Korolev. (This was a bone of contention between him and
rival engine designer Valentin Glushko, who felt that
cryogenic fuels were impractical for large-scale rockets
such as the ill-fated N-1 rocket spacecraft.)
Russian aircraft manufacturer Tupolev is currently
researching a version of its popular design Tu-154 with a
cryogenic fuel system, known as the Tu-155. The plane
uses a fuel referred to as liquefied natural gas or LNG, and
made its first flight in 1989.

freezing point. Thus we can say that super cooled gases


used as liquid fuels are called cryogenic fuels.
These propellants are gases at normal atmospheric
conditions. But to store these propellants aboard a rocket
is a very difficult task as they have very low densities.
Hence extremely huge tanks will be required to store the
propellants. Thus by cooling and compressing them into
liquids, we can vastly increase their density and make it
possible to store them in large quantities in smaller tanks.
Normally the propellant combination used is that of liquid
oxygen and liquid hydrogen, Liquid oxygen being the
oxidizer and liquid hydrogen being the fuel. Liquid
oxygen boils at 297oF and liquid hydrogen boils at 423oF.
As we now know the properties of cryogenic fuels, we can
proceed further and see how they are employed to impart
thrust to the rockets.

High-density, low-viscosity fluids


In line with its historical development, cryogenics remains
largely used today for densification, liquefaction and
separation by distillation of gases and gas mixtures.
Although competing with other, non-cryogenic separation
processes, gas liquefaction is second to none when
purification is critical or difficult, e.g. tritium separation
and recovery, or when the final product must be kept at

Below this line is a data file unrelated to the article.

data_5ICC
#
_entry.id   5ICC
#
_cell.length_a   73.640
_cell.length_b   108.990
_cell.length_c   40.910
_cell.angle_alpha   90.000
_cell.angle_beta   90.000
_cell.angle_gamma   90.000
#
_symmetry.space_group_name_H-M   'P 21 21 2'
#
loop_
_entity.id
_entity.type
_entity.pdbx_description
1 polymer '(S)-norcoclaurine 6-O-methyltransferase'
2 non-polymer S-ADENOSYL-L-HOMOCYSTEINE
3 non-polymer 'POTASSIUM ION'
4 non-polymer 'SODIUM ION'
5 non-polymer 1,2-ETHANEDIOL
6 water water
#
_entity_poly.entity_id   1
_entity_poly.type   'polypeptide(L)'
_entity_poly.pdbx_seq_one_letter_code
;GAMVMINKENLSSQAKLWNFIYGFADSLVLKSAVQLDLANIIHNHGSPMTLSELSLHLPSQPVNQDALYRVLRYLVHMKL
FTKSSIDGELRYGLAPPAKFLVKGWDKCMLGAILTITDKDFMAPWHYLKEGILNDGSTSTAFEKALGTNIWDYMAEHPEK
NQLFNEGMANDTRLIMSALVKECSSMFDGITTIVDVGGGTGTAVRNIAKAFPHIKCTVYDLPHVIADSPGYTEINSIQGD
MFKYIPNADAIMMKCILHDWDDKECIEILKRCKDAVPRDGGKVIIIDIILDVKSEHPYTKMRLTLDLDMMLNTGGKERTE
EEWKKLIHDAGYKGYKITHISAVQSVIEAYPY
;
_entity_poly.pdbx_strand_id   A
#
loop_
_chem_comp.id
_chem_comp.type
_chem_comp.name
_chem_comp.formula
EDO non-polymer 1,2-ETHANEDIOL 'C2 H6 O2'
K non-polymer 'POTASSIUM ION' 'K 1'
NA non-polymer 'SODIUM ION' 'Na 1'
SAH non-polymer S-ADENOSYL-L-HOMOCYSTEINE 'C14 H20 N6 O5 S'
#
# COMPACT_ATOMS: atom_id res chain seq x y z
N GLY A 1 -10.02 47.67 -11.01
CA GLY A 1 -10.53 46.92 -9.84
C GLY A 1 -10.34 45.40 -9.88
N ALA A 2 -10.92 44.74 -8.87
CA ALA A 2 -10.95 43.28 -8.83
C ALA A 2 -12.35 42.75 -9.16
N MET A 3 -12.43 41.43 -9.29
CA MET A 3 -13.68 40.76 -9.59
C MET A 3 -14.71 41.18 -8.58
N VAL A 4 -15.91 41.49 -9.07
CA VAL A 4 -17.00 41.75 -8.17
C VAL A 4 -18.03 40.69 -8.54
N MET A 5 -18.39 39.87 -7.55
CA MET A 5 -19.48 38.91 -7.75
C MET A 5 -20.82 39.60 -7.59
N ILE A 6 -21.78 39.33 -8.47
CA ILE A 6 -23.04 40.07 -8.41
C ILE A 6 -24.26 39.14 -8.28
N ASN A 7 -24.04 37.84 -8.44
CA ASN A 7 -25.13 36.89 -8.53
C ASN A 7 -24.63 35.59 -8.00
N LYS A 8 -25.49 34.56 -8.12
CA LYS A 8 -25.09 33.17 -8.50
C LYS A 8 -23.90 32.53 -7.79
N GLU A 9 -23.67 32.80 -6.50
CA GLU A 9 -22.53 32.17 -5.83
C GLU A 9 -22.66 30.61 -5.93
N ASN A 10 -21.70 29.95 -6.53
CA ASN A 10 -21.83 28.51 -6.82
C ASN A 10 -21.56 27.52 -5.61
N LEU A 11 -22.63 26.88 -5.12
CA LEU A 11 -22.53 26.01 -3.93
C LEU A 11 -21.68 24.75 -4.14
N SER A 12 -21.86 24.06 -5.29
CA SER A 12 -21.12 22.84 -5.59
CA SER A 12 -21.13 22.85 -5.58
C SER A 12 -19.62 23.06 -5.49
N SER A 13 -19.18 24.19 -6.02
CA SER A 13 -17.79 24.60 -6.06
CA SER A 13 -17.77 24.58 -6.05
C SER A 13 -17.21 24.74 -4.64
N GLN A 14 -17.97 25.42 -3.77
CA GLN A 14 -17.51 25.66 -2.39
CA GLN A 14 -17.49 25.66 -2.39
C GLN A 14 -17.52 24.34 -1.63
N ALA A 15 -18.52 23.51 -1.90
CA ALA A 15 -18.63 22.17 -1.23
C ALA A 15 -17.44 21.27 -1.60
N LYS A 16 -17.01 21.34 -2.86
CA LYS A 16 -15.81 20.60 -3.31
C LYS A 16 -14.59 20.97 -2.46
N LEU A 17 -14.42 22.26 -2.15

maximum density, either for compact transport - liquid
rocket propellants and liquid natural gas tankers or
particle beam interactions liquid hydrogen targets, noble
liquid ionization chambers and calorimeters, and cold
neutron sources.
In liquid-hydrogen fuelled rockets, which have developed
to very powerful launch vehicles operating with industrial
reliability (Figure 2), subcooled liquid12 and even solidliquid mixtures (slush) could further increase the mass
of propellant per unit volume of tan

India developed the technology in 2008 for use in their


GSLV rockets.

Cryogenic propellants
In a cryogenic propellant the fuel and the oxidizer are in
the form of very cold, liquefied gases. These liquefied
gases are referred to as super cooled as they stay in liquid
form even though they are at a temperature lower than the

(a)

natural convection. Pioneering experiments have recently


been conducted on controlled flows at very high Reynolds
and Rayleigh numbers using cryogenic helium.
High Energy per unit mass
Propellants like oxygen and hydrogen in liquid form give
very high amounts of energy per unit mass due to which
the amount of fuel to be carried aboard the rockets
decreases.
Clean Fuels
Hydrogen and oxygen are extremely clean fuels. When
they combine, they give out only water. This water is
thrown out of the nozzle in form of very hot vapor. Thus
the rocket is nothing but a high burning steam engine.
(b)
Figure 2. Cryogenic liquid rocket propulsion (a) Ariane 5
(25 t H2, 130 t O2)
(b) Space Shuttle (100 t H2, 600 t O2)
If hydrogen, in spite of its low molecular mass, is to
become a widespread energy vector the hydrogen
economy is repeatedly announced as a possible solution
to the issues of growing energy consumption and
environmental protection in industrialized countries
there is no doubt that its cryogenic liquid form will play
an important role, as it already does today in the fuel tanks
of prototype cars and commercial vehicles, in conjunction
with internal-combustion engines or fuel cells.
Cryogenic liquids show particular characteristics,
requiring special attention or opening new possibilities for
their use. In view of their low critical temperatures and
moderate critical pressures, cryogens are often used in the